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Three Leading Nonprofits Seek to Boost Achievement in New Orleans Public Schools

More than $17.5 million from three national foundations will help support greater opportunities for all students

Bill & Melinda Gates Foundation

NEW ORLEANS -- New Schools for New Orleans, Teach For America, and New Leaders for New Schools today announced major new investments that will help them improve public education in New Orleans through the recruitment and training of more highly qualified teachers and school leaders and the creation of new, innovative public charter schools. The grants, totaling $17.5 million from The Eli and Edythe Broad Foundation, the Doris & Donald Fisher Fund, and the Bill & Melinda Gates Foundation, come at time when many officials and organizations are collaborating to improve the quality of New Orleans public schools.

The nonprofit recipients seek to use the new funding to boost work already underway in the city:

  • New Schools for New Orleans will use $10 million to continue its support of public school reform in New Orleans by attracting exemplary educators through the teachNOLA program, incubating new schools, and advocating for greater school quality and accountability;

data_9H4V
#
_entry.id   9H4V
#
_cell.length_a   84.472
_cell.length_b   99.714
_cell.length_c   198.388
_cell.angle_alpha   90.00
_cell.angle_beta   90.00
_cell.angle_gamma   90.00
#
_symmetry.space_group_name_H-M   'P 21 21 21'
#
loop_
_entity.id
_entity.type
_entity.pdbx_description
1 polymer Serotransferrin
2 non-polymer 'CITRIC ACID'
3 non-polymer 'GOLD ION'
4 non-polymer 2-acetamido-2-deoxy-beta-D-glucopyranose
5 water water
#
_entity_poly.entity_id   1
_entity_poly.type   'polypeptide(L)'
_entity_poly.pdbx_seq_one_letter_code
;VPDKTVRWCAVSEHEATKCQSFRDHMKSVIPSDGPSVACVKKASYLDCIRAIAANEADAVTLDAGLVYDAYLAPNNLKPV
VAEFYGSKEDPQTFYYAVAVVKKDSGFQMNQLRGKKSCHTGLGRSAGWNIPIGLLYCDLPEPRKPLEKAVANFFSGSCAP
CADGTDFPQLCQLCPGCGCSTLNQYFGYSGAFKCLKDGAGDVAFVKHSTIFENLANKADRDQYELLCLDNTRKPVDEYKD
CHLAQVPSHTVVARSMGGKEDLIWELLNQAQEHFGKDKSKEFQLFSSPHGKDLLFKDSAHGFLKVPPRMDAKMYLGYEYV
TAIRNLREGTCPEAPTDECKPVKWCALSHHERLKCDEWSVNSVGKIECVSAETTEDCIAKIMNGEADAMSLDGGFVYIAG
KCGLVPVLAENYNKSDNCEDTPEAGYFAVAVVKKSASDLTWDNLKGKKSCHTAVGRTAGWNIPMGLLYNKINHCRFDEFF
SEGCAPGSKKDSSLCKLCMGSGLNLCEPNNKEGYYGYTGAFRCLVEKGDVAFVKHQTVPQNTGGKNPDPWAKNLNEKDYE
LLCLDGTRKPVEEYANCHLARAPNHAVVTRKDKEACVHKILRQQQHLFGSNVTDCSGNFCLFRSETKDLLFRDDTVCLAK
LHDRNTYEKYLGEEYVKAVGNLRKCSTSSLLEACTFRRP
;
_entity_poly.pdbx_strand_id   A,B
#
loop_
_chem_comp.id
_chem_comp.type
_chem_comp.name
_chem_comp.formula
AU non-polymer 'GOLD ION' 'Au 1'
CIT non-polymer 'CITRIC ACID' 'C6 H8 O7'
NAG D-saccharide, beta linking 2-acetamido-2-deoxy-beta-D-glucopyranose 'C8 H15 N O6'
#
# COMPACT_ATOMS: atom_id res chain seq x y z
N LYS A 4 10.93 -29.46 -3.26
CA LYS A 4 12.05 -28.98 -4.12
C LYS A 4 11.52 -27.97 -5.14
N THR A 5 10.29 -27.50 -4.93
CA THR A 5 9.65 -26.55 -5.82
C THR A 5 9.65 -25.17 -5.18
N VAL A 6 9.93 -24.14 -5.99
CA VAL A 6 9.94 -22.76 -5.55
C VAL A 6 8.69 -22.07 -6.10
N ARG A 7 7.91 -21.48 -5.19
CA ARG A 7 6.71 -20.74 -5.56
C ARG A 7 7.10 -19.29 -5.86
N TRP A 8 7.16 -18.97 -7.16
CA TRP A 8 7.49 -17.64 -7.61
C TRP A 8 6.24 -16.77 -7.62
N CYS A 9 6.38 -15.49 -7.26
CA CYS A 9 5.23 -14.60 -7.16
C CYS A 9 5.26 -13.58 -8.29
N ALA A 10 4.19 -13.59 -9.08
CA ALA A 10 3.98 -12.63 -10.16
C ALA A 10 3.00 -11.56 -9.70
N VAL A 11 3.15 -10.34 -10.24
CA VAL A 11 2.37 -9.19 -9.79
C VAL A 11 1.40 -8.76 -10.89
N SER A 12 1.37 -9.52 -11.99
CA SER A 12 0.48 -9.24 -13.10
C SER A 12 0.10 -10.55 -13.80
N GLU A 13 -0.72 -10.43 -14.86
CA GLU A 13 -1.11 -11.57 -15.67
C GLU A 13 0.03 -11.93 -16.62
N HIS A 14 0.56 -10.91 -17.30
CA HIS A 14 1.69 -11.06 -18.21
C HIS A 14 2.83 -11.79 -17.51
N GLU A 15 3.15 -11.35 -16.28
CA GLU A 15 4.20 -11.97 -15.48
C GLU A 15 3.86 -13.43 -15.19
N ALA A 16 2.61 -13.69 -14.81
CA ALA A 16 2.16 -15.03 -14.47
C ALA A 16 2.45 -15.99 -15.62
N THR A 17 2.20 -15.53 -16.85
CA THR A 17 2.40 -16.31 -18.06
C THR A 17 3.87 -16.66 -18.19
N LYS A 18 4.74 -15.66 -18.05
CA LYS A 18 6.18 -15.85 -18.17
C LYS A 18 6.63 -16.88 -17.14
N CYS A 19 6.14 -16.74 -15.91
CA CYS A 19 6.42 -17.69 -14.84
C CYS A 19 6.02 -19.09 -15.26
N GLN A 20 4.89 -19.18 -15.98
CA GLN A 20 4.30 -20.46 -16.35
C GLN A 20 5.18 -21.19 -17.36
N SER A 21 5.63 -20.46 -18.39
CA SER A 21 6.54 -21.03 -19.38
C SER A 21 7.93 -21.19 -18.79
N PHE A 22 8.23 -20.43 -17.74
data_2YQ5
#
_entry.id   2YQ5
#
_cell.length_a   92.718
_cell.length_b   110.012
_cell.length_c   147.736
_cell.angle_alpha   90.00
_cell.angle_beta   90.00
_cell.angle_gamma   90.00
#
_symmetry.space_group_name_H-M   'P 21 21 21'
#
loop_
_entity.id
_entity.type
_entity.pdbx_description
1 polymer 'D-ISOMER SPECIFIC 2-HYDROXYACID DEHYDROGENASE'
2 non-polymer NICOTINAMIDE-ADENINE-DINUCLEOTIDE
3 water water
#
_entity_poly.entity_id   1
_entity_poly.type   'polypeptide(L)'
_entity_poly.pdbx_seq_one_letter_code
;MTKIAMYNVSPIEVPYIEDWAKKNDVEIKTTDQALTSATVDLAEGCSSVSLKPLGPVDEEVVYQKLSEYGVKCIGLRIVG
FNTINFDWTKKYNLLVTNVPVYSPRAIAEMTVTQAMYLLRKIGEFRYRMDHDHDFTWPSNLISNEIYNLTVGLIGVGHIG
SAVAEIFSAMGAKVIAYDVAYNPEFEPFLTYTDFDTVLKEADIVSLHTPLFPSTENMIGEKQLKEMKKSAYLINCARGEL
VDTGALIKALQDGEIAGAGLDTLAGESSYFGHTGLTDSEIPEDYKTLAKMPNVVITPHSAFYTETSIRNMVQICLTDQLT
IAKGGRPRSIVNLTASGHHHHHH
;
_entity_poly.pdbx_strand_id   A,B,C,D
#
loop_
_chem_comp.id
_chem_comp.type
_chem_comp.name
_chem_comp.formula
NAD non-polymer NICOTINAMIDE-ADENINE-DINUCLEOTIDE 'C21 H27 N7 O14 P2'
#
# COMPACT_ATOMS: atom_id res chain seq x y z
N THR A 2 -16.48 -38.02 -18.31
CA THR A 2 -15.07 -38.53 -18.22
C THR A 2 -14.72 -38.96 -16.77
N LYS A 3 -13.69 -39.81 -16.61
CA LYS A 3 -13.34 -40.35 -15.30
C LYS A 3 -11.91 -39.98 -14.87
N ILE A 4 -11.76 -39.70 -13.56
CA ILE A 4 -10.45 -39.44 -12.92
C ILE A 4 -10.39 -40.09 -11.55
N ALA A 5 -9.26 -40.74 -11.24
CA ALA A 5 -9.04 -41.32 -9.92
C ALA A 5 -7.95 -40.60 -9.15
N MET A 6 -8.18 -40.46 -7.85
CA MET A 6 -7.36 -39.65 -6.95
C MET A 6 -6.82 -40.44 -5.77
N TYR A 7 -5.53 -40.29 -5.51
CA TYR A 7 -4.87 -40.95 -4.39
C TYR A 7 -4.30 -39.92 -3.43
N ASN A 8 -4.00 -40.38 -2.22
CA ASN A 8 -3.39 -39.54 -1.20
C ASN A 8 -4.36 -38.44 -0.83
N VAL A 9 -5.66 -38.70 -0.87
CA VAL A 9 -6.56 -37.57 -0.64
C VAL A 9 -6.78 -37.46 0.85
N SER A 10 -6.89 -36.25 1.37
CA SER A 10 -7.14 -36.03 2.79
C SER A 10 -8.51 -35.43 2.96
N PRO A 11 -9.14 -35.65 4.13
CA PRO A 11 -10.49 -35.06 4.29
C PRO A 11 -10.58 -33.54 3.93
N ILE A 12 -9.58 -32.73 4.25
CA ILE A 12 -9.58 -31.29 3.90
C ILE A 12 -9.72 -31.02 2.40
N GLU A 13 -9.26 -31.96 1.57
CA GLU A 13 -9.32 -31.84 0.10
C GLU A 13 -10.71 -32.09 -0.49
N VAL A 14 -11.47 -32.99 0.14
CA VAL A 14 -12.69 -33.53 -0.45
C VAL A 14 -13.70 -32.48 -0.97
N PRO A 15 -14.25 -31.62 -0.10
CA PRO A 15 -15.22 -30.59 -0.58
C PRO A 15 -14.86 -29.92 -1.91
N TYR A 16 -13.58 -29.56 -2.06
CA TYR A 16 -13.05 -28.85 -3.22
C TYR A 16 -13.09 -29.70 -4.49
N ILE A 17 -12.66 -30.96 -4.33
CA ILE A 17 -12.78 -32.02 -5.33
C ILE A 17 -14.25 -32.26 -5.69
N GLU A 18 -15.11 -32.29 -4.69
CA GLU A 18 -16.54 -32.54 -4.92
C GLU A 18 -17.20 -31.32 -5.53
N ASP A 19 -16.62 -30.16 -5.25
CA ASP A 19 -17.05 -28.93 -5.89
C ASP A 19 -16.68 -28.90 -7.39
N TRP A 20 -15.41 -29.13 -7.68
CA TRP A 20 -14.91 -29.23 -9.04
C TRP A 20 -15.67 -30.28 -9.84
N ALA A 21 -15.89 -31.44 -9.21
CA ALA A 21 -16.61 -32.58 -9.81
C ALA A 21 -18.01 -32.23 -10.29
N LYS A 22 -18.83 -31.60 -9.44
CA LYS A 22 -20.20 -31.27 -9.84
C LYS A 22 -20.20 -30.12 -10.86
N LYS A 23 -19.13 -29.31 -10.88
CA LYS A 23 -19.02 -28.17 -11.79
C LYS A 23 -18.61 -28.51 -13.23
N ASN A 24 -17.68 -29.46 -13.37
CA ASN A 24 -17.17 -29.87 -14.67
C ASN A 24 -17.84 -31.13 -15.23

• Teach For America, receiving $6.5 million, plans to recruit and train new teachers for New Orleans schools from a nationwide corps of recent college graduates and young professionals;

  • New Leaders for New Schools plans to use its $1 million to recruit and train educators to become effective principals in New Orleans public schools and to provide them with professional support. Today's investment comes on top of previously announced grants of over $3 million to New Leaders for New Schools from the Gates Foundation and the Fisher Fund for the work in New Orleans.